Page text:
AskDefine | Define observance

Dictionary Definition

observance

Noun

1 the act of observing; taking a patient look [syn: observation, watching]
2 a formal event performed on a special occasion; "a ceremony commemorating Pearl Harbor" [syn: ceremony, ceremonial, ceremonial occasion]
3 the act of noticing or paying attention; "he escaped the notice of the police" [syn: notice, observation]
4 conformity with law or custom or practice etc. [syn: honoring] [ant: nonobservance]

User Contributed Dictionary

English

Pronunciation

Noun

observance
  1. The practice of complying with a law, custom, command or rule
  2. The custom of celebrating a holiday or similar occasion
  3. Observation or the act of watching
  4. A rule governing a religious order, especially in the Roman Catholic church

Extensive Definition

The words holiday or vacation have related meanings in different English-speaking countries and continents, but will usually refer to one of the following activities or events:
  • A general leave of absence from a regular occupation for rest or recreation
  • A specific trip or journey for the purposes of recreation / tourism
  • Official or unofficial observances of religious/national/cultural/other significance, often accompanied by celebrations or festivities (public/religious holiday)
A holiday or vacation trip/break will often be undertaken during specific holiday observances, or be made for specific festivals or celebrations. Certain religious holidays may be of a more sombre nature. Vacation or holidays are often used as a time to spend with friends or family.
Longer breaks from a career or occupation also exist, such as a sabbatical, gap year or career break.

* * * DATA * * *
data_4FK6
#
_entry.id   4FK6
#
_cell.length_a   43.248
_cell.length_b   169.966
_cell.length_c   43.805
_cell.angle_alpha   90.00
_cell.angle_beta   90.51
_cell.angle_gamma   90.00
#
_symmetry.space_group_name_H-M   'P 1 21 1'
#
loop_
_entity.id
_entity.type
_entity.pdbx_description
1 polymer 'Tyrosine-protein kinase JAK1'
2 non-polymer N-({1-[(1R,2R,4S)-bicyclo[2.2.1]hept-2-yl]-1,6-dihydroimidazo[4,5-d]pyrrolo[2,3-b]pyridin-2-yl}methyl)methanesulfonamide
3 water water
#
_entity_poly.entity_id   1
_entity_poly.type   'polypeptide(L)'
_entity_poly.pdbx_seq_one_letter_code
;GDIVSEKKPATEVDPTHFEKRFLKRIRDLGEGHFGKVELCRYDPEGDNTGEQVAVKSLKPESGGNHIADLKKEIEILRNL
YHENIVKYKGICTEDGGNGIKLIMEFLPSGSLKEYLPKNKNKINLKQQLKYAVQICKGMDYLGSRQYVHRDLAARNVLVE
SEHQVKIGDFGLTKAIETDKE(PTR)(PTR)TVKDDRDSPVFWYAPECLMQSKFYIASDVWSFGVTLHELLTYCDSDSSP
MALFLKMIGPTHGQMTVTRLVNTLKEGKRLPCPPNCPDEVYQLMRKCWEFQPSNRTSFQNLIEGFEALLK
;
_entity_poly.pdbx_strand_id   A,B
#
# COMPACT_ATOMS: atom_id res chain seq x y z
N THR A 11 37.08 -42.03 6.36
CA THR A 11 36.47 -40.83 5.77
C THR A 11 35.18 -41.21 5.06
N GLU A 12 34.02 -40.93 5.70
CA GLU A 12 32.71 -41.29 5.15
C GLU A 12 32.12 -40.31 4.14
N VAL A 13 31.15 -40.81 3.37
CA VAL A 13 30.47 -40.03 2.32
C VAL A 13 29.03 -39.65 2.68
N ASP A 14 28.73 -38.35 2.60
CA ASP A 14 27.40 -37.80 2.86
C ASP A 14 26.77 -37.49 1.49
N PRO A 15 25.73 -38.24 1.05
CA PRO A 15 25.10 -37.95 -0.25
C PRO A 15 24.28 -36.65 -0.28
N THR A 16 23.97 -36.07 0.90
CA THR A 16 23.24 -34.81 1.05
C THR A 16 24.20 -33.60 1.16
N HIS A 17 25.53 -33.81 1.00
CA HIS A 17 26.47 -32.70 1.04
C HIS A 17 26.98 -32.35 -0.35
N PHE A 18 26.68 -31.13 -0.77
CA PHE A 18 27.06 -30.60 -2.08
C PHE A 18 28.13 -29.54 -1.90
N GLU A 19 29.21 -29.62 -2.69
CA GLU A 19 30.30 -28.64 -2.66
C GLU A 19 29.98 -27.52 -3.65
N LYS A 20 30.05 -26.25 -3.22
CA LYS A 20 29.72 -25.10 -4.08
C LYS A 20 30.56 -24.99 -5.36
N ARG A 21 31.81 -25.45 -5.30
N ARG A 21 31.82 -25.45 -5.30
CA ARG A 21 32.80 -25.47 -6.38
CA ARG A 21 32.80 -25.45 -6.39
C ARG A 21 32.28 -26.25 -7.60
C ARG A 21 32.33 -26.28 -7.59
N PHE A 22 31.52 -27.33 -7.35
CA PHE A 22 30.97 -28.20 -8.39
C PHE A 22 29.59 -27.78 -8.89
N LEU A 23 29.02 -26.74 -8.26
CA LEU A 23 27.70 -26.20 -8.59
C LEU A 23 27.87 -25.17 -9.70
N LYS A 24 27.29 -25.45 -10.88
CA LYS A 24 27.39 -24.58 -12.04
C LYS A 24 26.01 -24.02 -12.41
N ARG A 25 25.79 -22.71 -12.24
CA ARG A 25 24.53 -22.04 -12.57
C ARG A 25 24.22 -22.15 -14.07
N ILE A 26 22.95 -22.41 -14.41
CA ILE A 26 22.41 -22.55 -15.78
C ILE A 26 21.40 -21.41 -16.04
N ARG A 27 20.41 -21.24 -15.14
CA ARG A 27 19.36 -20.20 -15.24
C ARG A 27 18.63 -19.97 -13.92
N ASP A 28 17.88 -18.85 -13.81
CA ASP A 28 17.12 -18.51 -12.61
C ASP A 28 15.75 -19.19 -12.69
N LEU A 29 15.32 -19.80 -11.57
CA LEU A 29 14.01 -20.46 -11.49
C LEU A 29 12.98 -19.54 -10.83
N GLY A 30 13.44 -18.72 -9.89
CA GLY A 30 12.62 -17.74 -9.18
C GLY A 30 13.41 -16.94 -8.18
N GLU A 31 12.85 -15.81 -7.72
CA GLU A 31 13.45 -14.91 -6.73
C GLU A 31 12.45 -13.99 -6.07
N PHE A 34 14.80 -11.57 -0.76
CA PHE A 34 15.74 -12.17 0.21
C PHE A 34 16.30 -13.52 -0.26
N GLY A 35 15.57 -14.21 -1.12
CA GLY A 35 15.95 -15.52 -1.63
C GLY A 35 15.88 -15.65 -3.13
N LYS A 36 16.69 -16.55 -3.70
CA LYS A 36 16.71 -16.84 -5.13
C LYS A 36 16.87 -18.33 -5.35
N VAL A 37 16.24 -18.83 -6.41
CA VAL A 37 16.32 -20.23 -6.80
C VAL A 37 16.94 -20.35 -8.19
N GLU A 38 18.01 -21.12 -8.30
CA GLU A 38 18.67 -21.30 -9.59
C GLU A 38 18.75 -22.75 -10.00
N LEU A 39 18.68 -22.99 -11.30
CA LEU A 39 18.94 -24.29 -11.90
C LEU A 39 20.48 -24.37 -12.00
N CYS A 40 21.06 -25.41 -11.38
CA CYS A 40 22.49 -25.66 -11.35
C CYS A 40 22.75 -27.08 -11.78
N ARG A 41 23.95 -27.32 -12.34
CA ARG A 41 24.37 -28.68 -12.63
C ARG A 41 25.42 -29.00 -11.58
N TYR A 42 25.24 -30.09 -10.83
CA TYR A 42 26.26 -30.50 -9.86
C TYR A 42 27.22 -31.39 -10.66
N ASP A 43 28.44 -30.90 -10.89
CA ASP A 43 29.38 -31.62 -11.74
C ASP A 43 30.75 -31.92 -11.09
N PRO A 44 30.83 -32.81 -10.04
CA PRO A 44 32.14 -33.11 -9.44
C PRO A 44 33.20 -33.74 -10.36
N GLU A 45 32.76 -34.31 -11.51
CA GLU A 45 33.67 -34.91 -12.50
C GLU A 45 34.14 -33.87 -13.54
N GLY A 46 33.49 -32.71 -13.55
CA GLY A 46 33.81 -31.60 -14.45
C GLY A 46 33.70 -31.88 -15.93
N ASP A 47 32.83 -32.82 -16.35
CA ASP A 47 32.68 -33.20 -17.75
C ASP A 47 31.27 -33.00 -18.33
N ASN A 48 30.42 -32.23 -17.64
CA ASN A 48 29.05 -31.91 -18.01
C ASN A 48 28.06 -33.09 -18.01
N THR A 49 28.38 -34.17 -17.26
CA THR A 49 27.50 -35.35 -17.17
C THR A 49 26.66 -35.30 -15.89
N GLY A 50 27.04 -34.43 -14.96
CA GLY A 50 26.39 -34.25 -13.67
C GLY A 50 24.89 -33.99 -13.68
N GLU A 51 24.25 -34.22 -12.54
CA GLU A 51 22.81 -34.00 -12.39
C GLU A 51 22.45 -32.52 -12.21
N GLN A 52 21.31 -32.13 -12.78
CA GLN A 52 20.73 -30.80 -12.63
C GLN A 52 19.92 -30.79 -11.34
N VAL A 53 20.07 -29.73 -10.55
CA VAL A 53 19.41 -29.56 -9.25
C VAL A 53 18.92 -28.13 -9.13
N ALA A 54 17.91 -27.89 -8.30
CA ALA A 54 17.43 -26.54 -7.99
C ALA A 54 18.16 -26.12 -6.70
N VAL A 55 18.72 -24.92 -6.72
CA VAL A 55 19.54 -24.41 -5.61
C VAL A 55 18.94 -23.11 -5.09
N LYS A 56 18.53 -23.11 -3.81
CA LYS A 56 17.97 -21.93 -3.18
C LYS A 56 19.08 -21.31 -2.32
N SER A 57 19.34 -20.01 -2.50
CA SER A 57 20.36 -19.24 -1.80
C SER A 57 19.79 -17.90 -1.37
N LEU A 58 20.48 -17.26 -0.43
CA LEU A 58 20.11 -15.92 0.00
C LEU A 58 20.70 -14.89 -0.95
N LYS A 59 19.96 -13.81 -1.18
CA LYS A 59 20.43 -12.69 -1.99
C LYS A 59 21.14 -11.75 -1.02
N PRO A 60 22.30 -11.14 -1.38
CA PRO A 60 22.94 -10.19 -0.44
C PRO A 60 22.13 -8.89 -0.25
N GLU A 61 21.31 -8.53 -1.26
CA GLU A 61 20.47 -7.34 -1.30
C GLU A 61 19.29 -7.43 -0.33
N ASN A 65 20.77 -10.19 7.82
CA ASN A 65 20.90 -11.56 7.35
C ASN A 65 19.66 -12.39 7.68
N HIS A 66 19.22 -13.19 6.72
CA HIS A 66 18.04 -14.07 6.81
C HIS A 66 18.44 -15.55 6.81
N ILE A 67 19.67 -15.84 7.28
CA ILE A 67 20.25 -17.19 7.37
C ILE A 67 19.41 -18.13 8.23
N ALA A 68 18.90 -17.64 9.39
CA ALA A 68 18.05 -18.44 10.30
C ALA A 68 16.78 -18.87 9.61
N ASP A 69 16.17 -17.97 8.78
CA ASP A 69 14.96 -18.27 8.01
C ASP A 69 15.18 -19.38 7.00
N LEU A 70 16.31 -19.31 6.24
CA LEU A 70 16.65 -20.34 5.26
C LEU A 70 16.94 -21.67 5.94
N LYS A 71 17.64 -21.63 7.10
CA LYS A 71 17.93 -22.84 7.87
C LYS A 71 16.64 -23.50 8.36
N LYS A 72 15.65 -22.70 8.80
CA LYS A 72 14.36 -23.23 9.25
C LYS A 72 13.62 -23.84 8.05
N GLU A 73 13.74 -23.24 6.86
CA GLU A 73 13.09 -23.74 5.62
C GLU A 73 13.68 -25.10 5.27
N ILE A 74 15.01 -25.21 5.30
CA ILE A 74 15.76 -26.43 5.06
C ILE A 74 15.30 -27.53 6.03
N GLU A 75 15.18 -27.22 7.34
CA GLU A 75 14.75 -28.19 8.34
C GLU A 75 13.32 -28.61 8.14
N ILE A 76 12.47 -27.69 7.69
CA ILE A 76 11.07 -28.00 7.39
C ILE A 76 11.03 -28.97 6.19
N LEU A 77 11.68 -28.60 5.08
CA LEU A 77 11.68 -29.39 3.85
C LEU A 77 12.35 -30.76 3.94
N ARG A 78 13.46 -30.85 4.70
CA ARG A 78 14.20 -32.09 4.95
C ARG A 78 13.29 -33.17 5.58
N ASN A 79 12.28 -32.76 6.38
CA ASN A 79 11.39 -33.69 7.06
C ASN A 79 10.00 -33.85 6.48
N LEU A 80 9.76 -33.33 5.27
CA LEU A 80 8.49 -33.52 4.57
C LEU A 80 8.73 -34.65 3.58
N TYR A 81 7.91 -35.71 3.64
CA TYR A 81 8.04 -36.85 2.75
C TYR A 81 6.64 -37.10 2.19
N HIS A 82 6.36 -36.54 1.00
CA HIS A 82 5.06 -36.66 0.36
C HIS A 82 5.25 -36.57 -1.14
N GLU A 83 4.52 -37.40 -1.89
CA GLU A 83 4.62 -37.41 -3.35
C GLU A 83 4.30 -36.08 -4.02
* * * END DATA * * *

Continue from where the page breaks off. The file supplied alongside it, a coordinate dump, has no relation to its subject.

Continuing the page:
Etymology

Holiday

Holiday is a contraction of holy and day, holidays originally represented special religious days. This word has evolved in general usage to mean any special day of rest (as opposed to regular days of rest such as the weekend).

Vacation

In the United Kingdom the word "vacation" referred specifically to the long summer break taken by the law courts (and later universities)—a custom introduced by William the Conqueror from Normandy where it was intended to facilitate the grape harvest. The French term is similar to the American English: "Les Vacances." The term derives from the fact that, in the past, upper-class families would literally move to a summer home for part of the year, leaving their usual family home vacant.

Regional meanings

As a trip

Vacation is a term used in English-speaking North America to describe a lengthy time away from work or school, a trip abroad, or simply a pleasure trip away from home, such as a trip to the beach that lasts several days or longer. In the rest of the English-speaking world the word holiday is used (e.g. "I'm going on holiday to Malta next week"). Americans, especially those of recent British or European descent, may also use the word "holiday." "Annual Leave" is another expression used in Commonwealth countries.
Canadians often use the terms vacation and holiday interchangeably when referring to a trip away from home or time off work. In Australia, the term can refer to a vacation or gazetted public holiday, but not to a day of observance such as Mothers' Day or Halloween.

As an observance

In all of the English-speaking world including North America, a holiday can refer to a day set aside by a nation or culture (in some cases, multiple nations and cultures) typically for celebration but sometimes for some other kind of special culture-wide (or national) observance or activity. A holiday can also be a special day on which school and/or offices are closed, such as Labor Day. By extension, (observance)-holiday, e.g. Labour Day holiday, refers to the rest period around the official observance.

Employment issues

Most countries around the world have labor laws mandating a certain number of days of time off per year to be given to a worker. In nearly all Canadian provinces, the legal minimum is three weeks, while in most of Europe the limit is significantly higher. Neither the U.S. nor China requires that employees receive any vacation time at all. There are movements fighting for laws requiring more vacation time for American workers such as timeday.org.